Discrete manufacturing needs access to data to ensure the automated systems and machines are operating efficiently and to capacity. However, modern manufacturing or, more pointedly, the data in automation control systems are often siloed. Breaking down the walls to access the data and to make it make sense are just a few of the goals in the world of the Internet of Things (IoT). However, when just having a website may be difficult, how can the machine data be mapped to standard architectures and cloud infrastructures?
Well, that's a long story, but an example is how MachineMetrics in Northampton, Massachusetts, teamed with Amazon Web Services (AWS) to provide a solution that connects the machines and transforms the data. MachineMetrics is an AWS Partner Network Competency partner for the industrial software segment and utilizes advanced AWS services, such as Lambda and Kinesis, to build and scale their architecture. Using AWS technology—the cloud infrastructure—allows MachineMetrics to focus on creating its intellectual property and reproducible designs instead of spending time managing storage and databases and the computer hardware needed to support customers.
However, I've heard stories from both AWS's fans and haters. That had me wondering if AWS is really better than the other guys out there, or is it just interested in dominating the market segment? I asked MachineMetrics' CTO Jacob Lauzier how MachineMetrics can be assured AWS is truly interested in its success.
"AWS’s market segment is cloud infrastructure," says Lauzier. "Very broad, but they see industrial as a huge growth sector, as do we, and they are working with us to provide sales support, marketing resources and joint opportunities, technical guidance and early access to new services. Other cloud platforms, Azure, for example, are getting much better, but AWS still has quite a lead from a technology perspective. I’ve seen a number of articles about how Azure is growing faster—and they will continue to do so—but they’re not necessarily growing at the expense of AWS; they’re growing because the cloud market is growing—and fast."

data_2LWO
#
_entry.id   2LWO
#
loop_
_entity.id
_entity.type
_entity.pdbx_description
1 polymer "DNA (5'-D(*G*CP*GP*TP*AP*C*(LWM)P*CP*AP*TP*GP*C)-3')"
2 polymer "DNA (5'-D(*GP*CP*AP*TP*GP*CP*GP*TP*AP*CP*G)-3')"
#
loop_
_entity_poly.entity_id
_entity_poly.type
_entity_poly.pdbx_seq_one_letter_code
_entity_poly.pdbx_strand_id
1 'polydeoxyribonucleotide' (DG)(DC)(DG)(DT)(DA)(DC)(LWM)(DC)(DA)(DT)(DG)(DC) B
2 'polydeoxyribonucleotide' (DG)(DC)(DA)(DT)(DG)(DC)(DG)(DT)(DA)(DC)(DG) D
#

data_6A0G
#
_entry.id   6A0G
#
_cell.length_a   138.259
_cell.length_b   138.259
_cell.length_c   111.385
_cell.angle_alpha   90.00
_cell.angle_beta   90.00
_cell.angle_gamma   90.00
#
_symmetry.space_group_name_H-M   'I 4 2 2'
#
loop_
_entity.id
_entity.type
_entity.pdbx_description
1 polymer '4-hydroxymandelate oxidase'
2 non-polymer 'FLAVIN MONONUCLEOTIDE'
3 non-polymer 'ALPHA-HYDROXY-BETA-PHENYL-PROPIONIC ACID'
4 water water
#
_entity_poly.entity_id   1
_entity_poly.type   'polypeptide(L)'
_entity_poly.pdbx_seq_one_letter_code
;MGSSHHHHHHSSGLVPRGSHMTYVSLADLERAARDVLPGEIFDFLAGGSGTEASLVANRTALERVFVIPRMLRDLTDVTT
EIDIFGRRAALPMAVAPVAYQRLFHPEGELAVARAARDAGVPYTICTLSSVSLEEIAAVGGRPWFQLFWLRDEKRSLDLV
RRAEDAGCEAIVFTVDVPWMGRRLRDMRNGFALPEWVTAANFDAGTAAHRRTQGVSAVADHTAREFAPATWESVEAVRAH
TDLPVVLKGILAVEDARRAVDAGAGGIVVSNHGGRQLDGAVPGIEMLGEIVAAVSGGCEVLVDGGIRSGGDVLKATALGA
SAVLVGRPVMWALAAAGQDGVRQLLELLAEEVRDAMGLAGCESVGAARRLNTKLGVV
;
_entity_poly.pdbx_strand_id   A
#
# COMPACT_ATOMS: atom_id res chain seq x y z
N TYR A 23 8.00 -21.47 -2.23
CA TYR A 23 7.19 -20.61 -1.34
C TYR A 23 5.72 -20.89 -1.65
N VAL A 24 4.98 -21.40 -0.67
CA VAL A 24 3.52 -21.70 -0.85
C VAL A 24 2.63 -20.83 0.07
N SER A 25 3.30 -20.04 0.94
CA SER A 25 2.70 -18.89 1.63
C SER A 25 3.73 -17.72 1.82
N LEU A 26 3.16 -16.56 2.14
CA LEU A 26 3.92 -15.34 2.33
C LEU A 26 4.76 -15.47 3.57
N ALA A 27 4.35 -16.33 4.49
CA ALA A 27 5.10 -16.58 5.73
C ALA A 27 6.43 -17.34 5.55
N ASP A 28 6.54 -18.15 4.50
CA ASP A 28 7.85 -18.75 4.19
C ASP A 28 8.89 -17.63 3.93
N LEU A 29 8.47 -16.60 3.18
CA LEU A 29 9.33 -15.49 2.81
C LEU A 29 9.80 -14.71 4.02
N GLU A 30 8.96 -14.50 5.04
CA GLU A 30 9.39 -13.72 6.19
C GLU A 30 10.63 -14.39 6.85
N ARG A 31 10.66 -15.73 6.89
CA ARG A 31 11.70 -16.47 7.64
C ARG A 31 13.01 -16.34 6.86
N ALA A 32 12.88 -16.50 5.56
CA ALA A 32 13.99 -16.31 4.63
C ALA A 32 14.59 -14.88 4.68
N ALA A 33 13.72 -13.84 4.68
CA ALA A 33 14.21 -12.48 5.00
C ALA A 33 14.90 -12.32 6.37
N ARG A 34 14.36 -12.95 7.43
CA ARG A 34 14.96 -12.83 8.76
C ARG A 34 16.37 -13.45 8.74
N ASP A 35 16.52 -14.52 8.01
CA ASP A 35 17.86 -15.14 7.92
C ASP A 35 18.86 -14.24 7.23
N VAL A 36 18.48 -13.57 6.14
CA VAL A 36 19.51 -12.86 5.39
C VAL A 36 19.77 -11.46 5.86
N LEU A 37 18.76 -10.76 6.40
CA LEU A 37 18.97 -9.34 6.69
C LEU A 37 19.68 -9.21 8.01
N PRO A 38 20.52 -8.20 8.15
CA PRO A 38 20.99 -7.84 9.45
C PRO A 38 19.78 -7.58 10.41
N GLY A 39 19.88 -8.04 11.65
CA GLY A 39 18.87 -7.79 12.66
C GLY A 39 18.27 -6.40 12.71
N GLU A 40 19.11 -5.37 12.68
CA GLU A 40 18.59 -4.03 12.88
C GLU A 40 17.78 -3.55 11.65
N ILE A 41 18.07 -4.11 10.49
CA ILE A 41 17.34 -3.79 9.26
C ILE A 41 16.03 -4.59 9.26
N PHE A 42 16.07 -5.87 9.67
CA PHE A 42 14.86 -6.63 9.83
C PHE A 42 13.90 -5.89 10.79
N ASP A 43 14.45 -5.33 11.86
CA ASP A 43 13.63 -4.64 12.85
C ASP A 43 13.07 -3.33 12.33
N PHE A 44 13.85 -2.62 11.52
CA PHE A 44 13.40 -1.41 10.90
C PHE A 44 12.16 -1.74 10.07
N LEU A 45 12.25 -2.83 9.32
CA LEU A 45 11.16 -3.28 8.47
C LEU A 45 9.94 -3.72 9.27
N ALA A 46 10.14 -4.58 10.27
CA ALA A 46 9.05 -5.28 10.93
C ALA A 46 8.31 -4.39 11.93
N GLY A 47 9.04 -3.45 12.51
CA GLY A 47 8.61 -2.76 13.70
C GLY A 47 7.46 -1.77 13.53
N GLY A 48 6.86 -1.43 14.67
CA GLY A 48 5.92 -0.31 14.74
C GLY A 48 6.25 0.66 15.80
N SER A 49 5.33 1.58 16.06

From a hater’s perspective, I heard about AWS crawling a website, negatively impacting (slowing) the site visitor's experience, so how can the end user be sure that the same thing will not happen on a factory floor system? "I can’t comment on this unless I know the full set of details of the event, but, remember, AWS is a cloud infrastructure company," says Lauzier. "It’s up to its users to write secure applications on that platform. Again, without more context, saying AWS crawled your website is like saying the governor of your state was at fault because someone was speeding. The roads are there as a service. AWS has some policing powers, but there are many details to get it right."
Regardless of whether a customer is using a cloud offering on AWS, Azure or something on-premise, it will need to be built with stringent security standards in place to mitigate risk, continues Lauzier. "MachineMetrics and all cloud implementers are also responsible for providing platforms that can prevent, detect and stop bad actors to maintain a secure, highly available and fault-tolerant system for its users," he says.
Properly implemented, it sounds like AWS products and services will help the machine builders, integrators and end users of the world. "As a cloud infrastructure platform, AWS has the systems in place to allow industrial users to either build their own system or deploy components to their own AWS account that extend platforms like ours through the use of APIs," says Lauzier. "As you know, technology is a series of layers. The more work of others that we can leverage, the faster we can go. Some services offer just tools, and services like ours offer out-of-the-box solutions for quick time-to-value, but then allow those pieces to be extended through the use of APIs."
There are many options for long-term relationships with cloud service providers, but much of it depends on the software the integrators create. "For our customers, it doesn’t matter if we’re built on AWS, Azure, other cloud infrastructure provider platforms or a data center that we manage ourselves," says Lauzier. "The points of contact with our customers are through our user interfaces and APIs. That said, AWS is a great platform, and the support we’re getting through them is allowing us to build on their work so we can focus on the problem we’re solving."
MachineMetrics provides the machine component of the digital factory—IoT for discrete manufacturing. Many manufacturers struggle to use shop-floor data to make the data-driven decisions needed for continuous improvement. MachineMetrics was started to solve this problem. It provides an easy-to-implement platform for connecting to and capturing data from any piece of discrete manufacturing equipment, regardless of brand or age. The platform then feeds this data back to users through dashboards, analytics, notifications and other methods to improve machine performance, productivity and utilization.